Point, a fintech startup that pays homeowners cash in exchange for a share of their home’s equity, raised $115 million in Series C funding, it said Tuesday.
The Palo Alto-based company did not disclose a valuation figure with the funding round, which was led by WestCap and follows a $22 million Series B round in 2019. With the new raise, the funding The startup’s total stock is about $145 million, according to Crunchbase.
The funding comes after a period of rapid growth for Point, whose CEO Eddie Lim said its investments in real estate capital increased fivefold in the first quarter on an annual basis. Lim declined to provide actual numbers or information on the startup’s profitability.
Co-founded by Lim, Eoin Matthews and Alex Rampell in 2015, the startup isn’t the only one offering cash for home equity — an alternative to traditional home equity lines of credit — but she took a new approach to the business background.
Point is a self-proclaimed “asset-light” fintech; its operations focus on creating and servicing home equity investment agreements, or HEIs, for investors, including the startup’s own backers. Once there is a critical mass of ESEs, the company – with the help of investment bankers – aggregates them into a new security, which it markets to real estate investors and mortgage-backed securities.
The company claims to be the first to complete a fully SE-backed securitization, in a $146 million deal last September, underwritten by Nomura.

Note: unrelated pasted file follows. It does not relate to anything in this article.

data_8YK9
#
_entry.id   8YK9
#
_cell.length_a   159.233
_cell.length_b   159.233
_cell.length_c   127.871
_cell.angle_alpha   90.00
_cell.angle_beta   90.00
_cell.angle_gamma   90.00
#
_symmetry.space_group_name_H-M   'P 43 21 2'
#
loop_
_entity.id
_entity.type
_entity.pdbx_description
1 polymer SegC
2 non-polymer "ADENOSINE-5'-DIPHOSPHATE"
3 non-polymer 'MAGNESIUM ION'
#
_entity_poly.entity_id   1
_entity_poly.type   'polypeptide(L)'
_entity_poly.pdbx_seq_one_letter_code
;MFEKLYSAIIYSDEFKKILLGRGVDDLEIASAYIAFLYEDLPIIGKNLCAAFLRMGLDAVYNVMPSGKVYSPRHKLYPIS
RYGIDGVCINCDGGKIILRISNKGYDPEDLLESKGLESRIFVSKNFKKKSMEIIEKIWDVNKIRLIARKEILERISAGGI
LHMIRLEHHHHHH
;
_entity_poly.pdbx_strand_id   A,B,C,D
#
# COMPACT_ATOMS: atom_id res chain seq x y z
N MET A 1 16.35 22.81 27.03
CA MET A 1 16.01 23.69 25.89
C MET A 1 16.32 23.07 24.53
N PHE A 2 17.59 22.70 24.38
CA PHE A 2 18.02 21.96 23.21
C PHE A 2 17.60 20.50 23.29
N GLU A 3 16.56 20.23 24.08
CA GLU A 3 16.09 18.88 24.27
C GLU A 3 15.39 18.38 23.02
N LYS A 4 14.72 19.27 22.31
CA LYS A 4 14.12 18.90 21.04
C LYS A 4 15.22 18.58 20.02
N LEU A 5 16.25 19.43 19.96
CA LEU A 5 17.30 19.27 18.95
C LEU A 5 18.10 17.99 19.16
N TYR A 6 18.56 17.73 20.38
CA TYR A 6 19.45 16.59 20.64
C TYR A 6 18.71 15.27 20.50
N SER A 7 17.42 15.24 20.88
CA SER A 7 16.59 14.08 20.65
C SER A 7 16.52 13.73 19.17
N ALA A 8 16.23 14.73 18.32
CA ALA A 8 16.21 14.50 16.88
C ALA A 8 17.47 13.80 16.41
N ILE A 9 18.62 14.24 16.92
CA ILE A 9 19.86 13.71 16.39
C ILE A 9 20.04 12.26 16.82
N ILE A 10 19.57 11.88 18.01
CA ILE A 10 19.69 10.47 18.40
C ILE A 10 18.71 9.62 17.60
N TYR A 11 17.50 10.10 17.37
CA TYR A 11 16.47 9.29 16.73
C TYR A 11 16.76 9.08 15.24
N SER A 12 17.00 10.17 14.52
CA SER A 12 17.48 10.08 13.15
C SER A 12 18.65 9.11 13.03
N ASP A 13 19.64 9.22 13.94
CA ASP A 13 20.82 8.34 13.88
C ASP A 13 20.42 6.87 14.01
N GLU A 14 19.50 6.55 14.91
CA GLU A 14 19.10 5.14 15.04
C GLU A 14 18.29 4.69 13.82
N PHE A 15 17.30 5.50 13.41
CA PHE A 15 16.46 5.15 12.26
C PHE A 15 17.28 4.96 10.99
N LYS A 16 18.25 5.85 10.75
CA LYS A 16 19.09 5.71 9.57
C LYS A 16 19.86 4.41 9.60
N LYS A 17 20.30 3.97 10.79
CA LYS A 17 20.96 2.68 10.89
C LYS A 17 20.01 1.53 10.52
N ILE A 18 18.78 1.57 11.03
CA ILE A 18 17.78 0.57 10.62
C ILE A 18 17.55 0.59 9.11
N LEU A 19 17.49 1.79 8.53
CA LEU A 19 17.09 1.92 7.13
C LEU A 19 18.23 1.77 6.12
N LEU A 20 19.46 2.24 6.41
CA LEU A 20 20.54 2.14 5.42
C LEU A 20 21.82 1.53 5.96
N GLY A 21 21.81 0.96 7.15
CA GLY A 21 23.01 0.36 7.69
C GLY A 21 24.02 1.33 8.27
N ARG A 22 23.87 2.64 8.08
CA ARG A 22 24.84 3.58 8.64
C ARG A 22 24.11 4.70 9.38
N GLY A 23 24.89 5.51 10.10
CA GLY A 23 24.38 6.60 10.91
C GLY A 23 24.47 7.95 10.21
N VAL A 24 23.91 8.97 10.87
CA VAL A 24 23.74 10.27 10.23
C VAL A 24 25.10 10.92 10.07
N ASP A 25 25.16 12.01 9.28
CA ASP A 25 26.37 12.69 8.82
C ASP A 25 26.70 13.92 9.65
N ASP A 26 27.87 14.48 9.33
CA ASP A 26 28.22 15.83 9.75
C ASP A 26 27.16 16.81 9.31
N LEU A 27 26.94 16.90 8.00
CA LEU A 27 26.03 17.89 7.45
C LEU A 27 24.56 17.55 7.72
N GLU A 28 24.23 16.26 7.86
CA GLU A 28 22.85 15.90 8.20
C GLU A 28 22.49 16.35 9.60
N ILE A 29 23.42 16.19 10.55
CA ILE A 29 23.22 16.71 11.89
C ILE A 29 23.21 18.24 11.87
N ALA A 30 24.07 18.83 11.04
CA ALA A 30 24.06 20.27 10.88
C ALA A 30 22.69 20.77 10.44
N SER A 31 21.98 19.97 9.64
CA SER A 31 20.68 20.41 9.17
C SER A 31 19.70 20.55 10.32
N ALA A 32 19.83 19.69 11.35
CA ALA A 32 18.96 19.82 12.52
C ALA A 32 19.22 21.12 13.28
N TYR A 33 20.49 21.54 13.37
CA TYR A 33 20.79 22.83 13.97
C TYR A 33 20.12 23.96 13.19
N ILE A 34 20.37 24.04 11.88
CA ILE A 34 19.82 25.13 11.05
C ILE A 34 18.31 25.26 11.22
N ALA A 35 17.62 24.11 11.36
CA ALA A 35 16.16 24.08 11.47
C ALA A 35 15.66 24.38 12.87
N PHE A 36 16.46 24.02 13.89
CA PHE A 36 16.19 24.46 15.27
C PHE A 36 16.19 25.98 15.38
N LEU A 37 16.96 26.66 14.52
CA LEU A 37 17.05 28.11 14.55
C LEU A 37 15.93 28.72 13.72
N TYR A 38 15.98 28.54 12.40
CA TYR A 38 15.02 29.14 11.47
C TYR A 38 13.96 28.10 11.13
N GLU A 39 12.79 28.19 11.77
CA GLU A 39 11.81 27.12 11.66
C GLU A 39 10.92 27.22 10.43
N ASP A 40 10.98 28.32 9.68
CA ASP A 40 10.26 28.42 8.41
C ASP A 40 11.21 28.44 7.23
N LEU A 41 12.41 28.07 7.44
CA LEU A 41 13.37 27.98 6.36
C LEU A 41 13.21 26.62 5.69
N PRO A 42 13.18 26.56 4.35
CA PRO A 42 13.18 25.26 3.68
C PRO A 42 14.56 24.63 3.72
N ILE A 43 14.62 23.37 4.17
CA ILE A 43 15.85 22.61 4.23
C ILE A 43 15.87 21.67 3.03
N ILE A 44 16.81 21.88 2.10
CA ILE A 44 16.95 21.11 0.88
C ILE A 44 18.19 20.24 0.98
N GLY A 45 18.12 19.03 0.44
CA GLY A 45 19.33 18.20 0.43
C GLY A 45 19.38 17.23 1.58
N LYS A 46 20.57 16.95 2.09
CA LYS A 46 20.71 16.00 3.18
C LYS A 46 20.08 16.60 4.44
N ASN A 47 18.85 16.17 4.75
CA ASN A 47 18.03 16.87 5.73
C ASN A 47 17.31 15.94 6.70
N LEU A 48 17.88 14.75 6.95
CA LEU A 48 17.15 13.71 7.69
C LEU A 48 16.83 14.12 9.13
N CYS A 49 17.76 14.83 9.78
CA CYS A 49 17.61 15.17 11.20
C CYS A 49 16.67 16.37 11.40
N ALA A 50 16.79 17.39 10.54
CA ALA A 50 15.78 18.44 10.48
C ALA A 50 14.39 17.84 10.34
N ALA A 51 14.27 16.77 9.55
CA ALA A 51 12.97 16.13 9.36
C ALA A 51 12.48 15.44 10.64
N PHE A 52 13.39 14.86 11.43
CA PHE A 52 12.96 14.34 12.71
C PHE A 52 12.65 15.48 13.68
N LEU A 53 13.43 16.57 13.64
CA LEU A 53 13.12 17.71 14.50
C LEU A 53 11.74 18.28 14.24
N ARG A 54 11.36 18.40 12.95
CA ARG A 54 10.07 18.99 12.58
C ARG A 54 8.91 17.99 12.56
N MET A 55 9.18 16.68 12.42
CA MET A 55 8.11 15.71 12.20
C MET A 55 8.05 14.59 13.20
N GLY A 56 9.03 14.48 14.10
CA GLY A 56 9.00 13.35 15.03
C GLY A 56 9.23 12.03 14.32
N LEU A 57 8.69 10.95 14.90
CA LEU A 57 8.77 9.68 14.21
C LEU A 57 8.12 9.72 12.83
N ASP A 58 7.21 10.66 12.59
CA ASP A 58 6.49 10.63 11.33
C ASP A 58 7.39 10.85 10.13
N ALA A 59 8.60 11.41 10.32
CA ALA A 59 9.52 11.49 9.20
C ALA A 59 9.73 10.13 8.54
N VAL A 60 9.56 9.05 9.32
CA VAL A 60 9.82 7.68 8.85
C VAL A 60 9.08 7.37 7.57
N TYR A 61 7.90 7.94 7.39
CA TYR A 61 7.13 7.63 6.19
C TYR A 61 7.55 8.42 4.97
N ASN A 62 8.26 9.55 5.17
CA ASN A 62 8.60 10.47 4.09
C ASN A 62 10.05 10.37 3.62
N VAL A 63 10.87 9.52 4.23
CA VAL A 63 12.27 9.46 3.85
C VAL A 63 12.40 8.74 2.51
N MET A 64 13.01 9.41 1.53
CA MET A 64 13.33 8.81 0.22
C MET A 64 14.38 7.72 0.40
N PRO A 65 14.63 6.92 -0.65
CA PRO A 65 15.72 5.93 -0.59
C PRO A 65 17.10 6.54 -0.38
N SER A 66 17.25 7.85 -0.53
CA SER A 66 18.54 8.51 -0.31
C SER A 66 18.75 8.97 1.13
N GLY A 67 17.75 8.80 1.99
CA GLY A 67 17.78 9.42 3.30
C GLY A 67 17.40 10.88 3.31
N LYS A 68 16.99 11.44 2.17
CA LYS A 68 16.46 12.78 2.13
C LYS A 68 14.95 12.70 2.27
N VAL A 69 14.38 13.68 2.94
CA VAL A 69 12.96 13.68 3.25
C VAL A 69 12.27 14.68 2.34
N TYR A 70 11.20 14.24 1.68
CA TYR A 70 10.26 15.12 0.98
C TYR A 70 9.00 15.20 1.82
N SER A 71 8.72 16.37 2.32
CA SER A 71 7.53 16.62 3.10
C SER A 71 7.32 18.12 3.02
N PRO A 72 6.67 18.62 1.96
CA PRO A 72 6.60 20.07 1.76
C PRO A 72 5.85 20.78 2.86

“Securitization is the point where we went from a junior university to a university,” Lim said. “There is liquidity and we can show that it is really institutional quality.”
Existing investors Andreessen Horowitz, Ribbit Capital, Redwood Trust, Atalaya Capital Management and DAG Ventures, which led the company’s Series B, also participated in the Series C round.
New investors included Deer Park Road Management, The Palisades Group and Alpaca VC.
Point’s business is fundamentally a bet on the continued rise in house prices – a risky bet as rising interest rates threaten to derail the historic run of the US housing market. At the same time, rising inflation and borrowing costs have made products like Point’s more attractive to cash-strapped consumers, Lim said.
Point, whose average investment is around $100,000 – typically 15-20% of a home’s value – charges owners a 3% transaction fee up front, but there’s no monthly interest payments. The owners have 30 years to reimburse the company.
The company also collects asset management fees from investors.
The startup’s main competitor, Lim said, is consumer financial products that offer more immediate access to cash, such as credit cards and personal loans.
There are other startups at the intersection of fintech and proptech that similarly offer money for home equity, including HomePace and Splitero, both of which recently completed funding rounds of less than $10 million. EasyKnock, a company that offers sale-leasebacks to homeowners — cash for the whole house, rather than just part of it — raised $57 million in a Series C round earlier this year at an undisclosed valuation.
Point plans to use the new funds to invest in “new products” and expand into 11 new markets, including Ohio and Nevada, Lim said, declining to offer further details. It now operates in 16 states, including New York, California and Florida, as well as Washington, D.C.
“We effectively have unlimited supply from the capital side and unlimited demand from owners,” he said. “Now it’s about hiring as quickly as possible and building the technology platform.”